Whether you're an ally or a part of the LGBTQ+ community, it can be hard to know what terms are okay to use and what terms have aged out.
The words we use matter because they help define and narrate the world around us. While it can seem like a a hard line to draw, most of the changes are common sense and used to reflect our cumulative understanding of the transgender experience.
As we continue to progress as a community and society, there will undoubtedly more changes. The best thing any ally can do is continue to listen and have compassion.
This guide, while not exhaustive or perfect, is designed to cover the basics and act as a point of reference for anyone familiarizing themselves with the correct terminology.
Outdated terms: what NOT to say.
Don't say: transgendered, a transgender, or transgenders'
Transgender is an umbrella term for people whose gender identity is different from what they were assigned at birth. The word transgender is an adjective. Adjectives describe or modify nouns/pronouns).
Example: "They identify as transgender."
"I was happy to see Elliott Page come out as transgender!"
When used as a verb(e.g. transgendered), it carries the connotation that being transgender is something that happens to someone instead of it being a description of ones' experience.
Similarly, using transgender as a noun(e.g. a transgender, transgenders), it reduces transgender people down to a singular identity which can be used to dehumanize them.
Don't say: female-to-male (FTM) or male-to-female(MTF), biologically male/female, born a man/woman.
For the most part, a transgender person's gender/transition history should only be shared by them on their own terms. On the rare occasion that it's necessary for you to share, the proper terminology is assigned at birth.
Example: "He was assigned female at birth."
"I do not identify with the gender I was assigned at birth."
FTM and MTF are umbrella terms originating from the medical community. These designations, while seemingly helpful, do not honor the experiences of transgender people nor do they provide necessary medical information.
Many people who are transgender do not view themselves as having been a different gender in the past. Rather, many people feel as though they found their gender identity just a bit later in life.
Additionally, FTM/MTF do not provide insight on where a transgender person is in their transition. Not every transgender person will transition in the same way, whether that's their preference, they lack access, or they have a health condition preventing medical transition steps. This means that these acronyms will not provide a surgery history, hormone history, or even the pronouns this person may use.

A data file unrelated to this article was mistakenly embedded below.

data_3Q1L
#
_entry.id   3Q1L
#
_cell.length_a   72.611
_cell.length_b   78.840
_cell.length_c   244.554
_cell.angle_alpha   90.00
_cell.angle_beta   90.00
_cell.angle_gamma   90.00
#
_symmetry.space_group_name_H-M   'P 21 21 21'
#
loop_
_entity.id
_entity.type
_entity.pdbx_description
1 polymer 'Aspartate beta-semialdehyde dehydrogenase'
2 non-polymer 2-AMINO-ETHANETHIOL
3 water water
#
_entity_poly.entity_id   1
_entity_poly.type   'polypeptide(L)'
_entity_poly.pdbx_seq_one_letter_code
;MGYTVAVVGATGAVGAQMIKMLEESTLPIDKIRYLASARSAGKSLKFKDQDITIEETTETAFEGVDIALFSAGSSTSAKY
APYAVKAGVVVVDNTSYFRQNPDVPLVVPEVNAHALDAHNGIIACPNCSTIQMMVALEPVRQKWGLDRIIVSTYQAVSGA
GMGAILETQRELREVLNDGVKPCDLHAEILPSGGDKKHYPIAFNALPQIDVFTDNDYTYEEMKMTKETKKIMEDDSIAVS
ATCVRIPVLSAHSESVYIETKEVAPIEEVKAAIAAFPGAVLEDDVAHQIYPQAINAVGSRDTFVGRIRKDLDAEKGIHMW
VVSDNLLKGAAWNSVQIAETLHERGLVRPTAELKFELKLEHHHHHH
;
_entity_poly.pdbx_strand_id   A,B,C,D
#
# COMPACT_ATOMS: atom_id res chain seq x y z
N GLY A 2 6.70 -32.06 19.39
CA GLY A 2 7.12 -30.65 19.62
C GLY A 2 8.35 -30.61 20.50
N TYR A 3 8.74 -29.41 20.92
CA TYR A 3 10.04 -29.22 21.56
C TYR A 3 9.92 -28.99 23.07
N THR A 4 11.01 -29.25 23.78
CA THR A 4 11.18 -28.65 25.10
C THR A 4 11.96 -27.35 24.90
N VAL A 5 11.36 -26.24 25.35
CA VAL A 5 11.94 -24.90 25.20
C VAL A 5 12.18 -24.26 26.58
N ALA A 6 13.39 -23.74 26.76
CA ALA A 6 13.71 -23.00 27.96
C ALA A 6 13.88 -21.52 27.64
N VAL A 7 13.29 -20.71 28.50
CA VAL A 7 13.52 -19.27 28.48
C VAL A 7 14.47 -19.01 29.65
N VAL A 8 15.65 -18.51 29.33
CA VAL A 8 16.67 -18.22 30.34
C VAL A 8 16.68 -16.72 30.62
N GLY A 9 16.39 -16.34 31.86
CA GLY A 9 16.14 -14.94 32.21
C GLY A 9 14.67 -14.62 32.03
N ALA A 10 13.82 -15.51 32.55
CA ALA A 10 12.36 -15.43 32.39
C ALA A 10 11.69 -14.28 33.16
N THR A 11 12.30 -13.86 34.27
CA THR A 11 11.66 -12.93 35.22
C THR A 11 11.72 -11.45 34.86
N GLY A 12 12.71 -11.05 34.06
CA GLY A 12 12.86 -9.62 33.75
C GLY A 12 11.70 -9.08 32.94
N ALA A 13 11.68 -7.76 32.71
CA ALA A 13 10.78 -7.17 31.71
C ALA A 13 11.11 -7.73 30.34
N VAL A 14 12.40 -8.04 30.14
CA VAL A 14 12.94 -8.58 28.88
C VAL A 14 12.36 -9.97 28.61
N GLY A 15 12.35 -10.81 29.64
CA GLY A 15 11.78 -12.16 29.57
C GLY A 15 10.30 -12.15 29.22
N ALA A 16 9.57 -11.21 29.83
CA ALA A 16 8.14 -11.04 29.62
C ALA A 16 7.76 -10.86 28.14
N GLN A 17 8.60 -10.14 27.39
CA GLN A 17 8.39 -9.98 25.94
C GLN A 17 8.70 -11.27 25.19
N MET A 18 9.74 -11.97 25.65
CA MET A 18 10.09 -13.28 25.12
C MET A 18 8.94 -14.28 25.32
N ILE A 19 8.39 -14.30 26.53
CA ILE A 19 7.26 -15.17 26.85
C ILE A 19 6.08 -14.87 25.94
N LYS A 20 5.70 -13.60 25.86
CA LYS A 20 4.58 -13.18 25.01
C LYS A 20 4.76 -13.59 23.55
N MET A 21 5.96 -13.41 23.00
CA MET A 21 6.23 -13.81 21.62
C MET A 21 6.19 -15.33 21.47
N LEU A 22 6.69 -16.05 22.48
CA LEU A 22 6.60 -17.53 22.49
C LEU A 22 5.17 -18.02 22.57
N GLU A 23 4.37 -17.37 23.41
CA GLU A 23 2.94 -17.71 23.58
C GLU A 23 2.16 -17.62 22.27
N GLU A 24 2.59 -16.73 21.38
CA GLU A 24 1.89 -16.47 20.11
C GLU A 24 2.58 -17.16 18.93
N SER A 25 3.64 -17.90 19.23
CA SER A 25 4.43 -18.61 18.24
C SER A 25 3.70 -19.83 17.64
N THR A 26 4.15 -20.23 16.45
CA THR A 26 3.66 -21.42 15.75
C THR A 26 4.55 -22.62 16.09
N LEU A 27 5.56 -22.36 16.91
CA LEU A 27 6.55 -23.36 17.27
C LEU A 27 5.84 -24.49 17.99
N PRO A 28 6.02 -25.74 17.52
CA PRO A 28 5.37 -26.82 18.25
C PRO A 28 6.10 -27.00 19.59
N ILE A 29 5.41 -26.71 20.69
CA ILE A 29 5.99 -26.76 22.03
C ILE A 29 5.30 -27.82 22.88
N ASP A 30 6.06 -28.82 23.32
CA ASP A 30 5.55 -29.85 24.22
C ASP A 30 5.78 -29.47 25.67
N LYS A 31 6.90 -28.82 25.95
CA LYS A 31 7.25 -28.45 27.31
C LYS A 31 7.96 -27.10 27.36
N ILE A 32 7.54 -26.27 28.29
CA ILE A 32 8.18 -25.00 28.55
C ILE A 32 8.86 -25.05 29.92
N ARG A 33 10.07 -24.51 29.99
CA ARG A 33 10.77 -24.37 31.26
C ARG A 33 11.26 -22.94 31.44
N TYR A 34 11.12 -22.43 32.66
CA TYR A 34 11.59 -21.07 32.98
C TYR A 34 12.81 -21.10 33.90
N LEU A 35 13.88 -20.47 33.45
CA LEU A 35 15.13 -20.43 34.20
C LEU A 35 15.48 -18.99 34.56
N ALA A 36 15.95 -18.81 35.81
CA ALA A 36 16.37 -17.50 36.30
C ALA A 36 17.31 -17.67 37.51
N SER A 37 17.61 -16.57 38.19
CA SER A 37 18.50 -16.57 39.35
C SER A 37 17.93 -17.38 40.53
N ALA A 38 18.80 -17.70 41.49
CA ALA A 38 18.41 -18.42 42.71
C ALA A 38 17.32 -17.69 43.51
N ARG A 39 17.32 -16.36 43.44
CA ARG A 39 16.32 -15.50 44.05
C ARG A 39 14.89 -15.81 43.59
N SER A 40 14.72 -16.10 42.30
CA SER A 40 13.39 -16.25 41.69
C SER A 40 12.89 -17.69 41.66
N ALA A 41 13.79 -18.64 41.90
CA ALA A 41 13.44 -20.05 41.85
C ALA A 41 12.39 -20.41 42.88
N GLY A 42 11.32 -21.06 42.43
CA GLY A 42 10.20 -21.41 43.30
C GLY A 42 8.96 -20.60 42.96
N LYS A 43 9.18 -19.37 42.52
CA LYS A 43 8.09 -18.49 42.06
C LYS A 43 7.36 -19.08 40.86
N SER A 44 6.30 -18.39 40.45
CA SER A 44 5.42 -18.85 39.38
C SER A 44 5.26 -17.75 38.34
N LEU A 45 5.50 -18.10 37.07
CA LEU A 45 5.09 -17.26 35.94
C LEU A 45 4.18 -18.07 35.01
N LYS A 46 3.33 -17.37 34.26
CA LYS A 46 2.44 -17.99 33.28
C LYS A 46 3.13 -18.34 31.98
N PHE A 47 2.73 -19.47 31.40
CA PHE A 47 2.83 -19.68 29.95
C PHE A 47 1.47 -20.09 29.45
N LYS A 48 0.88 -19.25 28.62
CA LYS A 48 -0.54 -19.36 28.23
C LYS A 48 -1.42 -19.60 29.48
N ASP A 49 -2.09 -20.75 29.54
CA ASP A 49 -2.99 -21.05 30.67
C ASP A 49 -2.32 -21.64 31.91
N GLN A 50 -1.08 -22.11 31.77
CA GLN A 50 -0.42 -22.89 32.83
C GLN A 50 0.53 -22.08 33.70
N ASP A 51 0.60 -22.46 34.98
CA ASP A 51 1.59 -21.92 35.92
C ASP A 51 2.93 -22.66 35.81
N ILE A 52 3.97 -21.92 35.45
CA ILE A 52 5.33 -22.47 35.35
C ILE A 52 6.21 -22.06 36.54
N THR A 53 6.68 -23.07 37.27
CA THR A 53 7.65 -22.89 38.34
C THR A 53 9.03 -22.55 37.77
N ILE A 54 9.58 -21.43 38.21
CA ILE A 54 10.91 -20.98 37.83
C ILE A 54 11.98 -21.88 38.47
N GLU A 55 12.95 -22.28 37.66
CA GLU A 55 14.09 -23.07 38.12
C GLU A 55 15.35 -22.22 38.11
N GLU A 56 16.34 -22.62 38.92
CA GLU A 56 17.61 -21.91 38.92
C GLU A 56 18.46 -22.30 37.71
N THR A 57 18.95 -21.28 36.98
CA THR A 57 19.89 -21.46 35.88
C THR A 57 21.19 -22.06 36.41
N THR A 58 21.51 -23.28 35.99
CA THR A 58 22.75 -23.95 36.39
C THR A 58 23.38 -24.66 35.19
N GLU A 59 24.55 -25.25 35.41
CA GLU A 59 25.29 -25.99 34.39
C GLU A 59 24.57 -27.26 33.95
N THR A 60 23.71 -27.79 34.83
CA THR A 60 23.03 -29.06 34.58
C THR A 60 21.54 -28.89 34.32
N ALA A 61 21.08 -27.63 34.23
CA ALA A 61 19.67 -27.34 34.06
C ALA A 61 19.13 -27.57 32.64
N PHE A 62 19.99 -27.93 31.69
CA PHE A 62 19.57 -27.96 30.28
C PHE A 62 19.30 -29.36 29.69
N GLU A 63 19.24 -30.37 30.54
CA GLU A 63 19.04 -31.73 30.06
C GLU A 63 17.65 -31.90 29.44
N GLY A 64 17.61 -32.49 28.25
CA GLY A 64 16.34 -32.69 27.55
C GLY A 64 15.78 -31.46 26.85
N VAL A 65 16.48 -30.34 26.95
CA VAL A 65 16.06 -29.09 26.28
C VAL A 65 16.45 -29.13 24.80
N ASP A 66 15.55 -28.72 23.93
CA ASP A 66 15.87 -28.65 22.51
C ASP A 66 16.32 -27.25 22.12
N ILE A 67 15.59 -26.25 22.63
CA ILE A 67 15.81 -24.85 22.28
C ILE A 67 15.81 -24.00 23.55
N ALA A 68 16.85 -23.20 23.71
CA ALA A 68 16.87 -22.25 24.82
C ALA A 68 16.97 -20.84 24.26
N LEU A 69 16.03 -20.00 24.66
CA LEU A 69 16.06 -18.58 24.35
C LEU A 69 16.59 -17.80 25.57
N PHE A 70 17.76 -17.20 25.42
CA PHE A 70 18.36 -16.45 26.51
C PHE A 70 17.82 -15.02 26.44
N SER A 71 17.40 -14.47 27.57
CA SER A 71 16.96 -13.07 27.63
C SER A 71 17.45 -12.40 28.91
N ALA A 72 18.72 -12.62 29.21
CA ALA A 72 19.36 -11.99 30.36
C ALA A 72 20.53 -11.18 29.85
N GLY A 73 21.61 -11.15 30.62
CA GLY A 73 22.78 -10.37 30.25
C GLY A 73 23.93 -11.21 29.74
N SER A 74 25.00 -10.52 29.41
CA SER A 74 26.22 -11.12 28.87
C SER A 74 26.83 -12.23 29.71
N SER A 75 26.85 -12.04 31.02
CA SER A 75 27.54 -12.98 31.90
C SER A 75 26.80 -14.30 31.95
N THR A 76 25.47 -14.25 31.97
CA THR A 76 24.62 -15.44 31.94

This extends to various other terms as well, such as: biologically male/biologically female, genetically male/genetically female, born a man/born a woman.
These terms are highly medicalized and do not represent the whole of the transgender experience.
Don't say: sex change, sex reassignment surgery(SRS), "the surgery," or post/pre-op
Transgender people are often subjected to invasive questions. Of these, one of the most common is if they had a "sex change" or "the surgery."
This is another example of something that should ultimately be up to their own discretion. If you do happen to find yourself in a conversation about this topic, the best way to say it is gender affirming surgery.
Example: "Medical insurance should cover gender affirming surgeries."
"The first gender affirming surgery he had was top surgery."
Terms like sex change, pre/post-operative, or "the surgery" inaccurately suggest that surgery is a requirement to identify as transgender or that one must have surgery in order to transition.
Being transgender simply means that one doesn't identify with the gender they were assigned at birth. Many transgender people do not undergo surgery for a variety of personal and medical reasons.
We recommend that you try to avoid inquiring about someone's private medical history overall.
Don't say: preferred pronouns, male pronouns, female pronouns
Pronouns, by definition, are simply the words you use to refer to someone when you aren't using their name. In this regard, pronouns themselves do not have a gender.
When explaining your own pronouns or a transgender persons, you should state their exact pronouns. (e.g. he/him/his, she/her/hers, they/them/theirs, etc.)
Example: "Saira uses she/her/hers pronouns."
"Eli uses he/they pronouns."
Preferred pronouns implies that ones' pronouns are optional or secondary. Additionally, pronouns do not dictate gender. Some people who identify as women or men will use they/them pronouns and some people who identify as nonbinary will use he/she.
What's important here is that you don't assume someone's pronouns based off of their gender identity and vice versa. Instead, it is better to ask what pronouns someone uses and share your own.
Don't say: tr*nny, she‐m*le, he-she, or it
This might be pretty obvious but it's important to address. These words are inherently violent to the transgender community.
These are defamatory words which dehumanize transgender people. These words have a history of violence.
Derogatory terms like these are a form of discrimination and harassment towards transgender people. While someone may use these words mistakenly or without hateful intent, the impact may still be the same.
At the end of the day, transgender people just want to be treated with the same respect as cisgender people.
One part of that is learning what not to say. The other part of it is being open minded and listening to transgender people when they correct you or explain a new concept.
Remember, someone's transgender status doesn't negate their right to privacy or decency.
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Simon Bellamy he/him